Safe in Santiago

Thank you everyone for your comments and thoughts! We arrived safely in Santiago this afternoon after only a couple of detours on the highway. The roads from Santa Cruz to Santiago were mostly fine in fact. We saw a couple of bridges that had collapsed but most affected the highway leading south so we were lucky.

Once we hit the highway at San Fernando we also found an open gas station (very important since we only had about a third of a tank) so we managed to get to Santiago in just 4 hours, which considering the circumstances is probably a pretty good time!

One of the main problems was the lack of information. We didn’t know whether the roads would be open since everyone gave us a different accounts of what they’d heard, no one knew whether there’d be gas available on the road or even if Santiago still existed. A few people made the situation out to be much worse than it really was and possibly for some it was since there were people living in tents and collecting money and anything else available for funerals, repairs, food and other basic necessities. But this was also one of the reasons why we decided to leave: there wasn’t much we could do to help physically. Instead of taking up valuable resources like food and water, we preferred to leave our cash with Anne at the hotel to distribute in town as she saw fit.

When the papers from Santiago made it through this morning to Santa Cruz we decided that we’d also be able to make it no matter how long it took so we packed our little Suzuki to the gills (including a couple on their honeymoon who decided last minute that touring the wine country wasn’t such a great idea these days after all) and we made it to Veronica’s house in time for lunch and some excellent home-made pisco sours. So yes, we’re more than okay and now we’re just hoping that they re-open the airport in time for us to fly to Caracas in three days.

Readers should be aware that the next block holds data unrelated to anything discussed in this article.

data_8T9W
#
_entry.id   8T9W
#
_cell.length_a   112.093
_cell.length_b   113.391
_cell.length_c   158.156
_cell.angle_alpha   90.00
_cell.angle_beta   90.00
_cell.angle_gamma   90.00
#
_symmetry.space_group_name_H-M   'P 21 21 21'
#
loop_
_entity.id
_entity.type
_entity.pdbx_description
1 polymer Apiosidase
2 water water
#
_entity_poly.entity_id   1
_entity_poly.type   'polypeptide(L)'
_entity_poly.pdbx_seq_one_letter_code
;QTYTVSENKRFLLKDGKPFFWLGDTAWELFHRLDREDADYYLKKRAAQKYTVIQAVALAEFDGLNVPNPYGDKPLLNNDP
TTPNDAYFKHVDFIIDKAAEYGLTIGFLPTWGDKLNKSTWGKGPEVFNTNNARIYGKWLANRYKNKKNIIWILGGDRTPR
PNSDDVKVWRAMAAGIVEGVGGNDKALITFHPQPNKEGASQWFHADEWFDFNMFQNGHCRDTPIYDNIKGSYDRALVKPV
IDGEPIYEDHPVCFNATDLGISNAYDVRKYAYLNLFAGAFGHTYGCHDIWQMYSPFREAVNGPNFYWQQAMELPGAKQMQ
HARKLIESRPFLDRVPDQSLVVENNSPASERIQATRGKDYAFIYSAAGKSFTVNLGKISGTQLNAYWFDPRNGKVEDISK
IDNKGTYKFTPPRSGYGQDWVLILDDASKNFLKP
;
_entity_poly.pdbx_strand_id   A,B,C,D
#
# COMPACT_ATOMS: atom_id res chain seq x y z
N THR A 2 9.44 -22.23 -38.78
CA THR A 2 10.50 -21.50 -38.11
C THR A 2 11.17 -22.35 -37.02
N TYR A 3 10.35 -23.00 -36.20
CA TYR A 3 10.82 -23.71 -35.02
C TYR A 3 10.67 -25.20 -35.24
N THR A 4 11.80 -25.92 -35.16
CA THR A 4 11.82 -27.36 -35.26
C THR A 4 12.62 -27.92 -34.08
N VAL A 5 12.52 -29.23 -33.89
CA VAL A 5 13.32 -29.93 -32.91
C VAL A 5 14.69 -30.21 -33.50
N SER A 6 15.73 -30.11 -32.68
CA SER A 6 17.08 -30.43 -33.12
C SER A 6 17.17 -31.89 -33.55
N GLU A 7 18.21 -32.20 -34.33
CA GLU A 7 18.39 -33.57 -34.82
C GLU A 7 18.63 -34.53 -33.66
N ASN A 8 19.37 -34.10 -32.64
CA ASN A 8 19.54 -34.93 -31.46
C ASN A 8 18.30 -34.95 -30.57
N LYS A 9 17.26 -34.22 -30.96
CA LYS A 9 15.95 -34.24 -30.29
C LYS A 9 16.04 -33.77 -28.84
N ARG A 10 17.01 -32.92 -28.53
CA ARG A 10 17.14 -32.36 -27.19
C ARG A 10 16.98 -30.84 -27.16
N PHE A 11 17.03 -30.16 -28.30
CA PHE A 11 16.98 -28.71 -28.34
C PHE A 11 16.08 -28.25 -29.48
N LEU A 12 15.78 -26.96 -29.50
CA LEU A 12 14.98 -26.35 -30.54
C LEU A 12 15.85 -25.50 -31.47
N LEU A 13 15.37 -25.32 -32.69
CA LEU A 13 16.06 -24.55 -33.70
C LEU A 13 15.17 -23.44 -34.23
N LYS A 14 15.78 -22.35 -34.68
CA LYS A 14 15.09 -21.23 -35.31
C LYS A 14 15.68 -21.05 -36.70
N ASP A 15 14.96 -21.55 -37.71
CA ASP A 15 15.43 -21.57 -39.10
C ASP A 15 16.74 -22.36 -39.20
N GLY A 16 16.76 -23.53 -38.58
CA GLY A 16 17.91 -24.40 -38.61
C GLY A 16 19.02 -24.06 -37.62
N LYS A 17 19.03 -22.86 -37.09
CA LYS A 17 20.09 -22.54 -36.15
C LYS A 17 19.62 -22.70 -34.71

We would have probably stayed quite comfortably at our hotel as well Рour hosts Anne and Eduardo did everything they could to accomodate everyone. They even cooked a first-class barbeque last night for all the hotel guests because obviously there were no restaurants open anywhere. It ended up being a wonderful evening with everyone pitching in (Conor got blisters from cutting potatoes), sitting around a long table in the yard with candle light and bottles of wine. We can only recommend the TerraVi̱a, be it in time of crisis or for a lovely holiday to explore the Colchagua valley and its vineyards.

We can’t wait to see you all again – some of you very soon – but until then, thanks again for your messages, emails, comments and care. Sending you all lots of love from Chile!

2 Responses to “Safe in Santiago”

  1. anndrew&O says:

    following up my last email. Aren’t the B ritish and Germans sending aid teams ? Might they not need help in translating etc from two
    bilingual helpers. Why not check with embassies ?Love A&O

  2. Kuru says:

    Now that I can breathe again, how about a picture of that wonderful candlelight dinner? Reminds me of the good things that happened amid the caos and horror when the mountain fell on La Guaira in 1999.
    Hurray for Verónica and her pisco sours.
    Hope the airport opens before Monday so I can hug you soon.
    Love to all over there.

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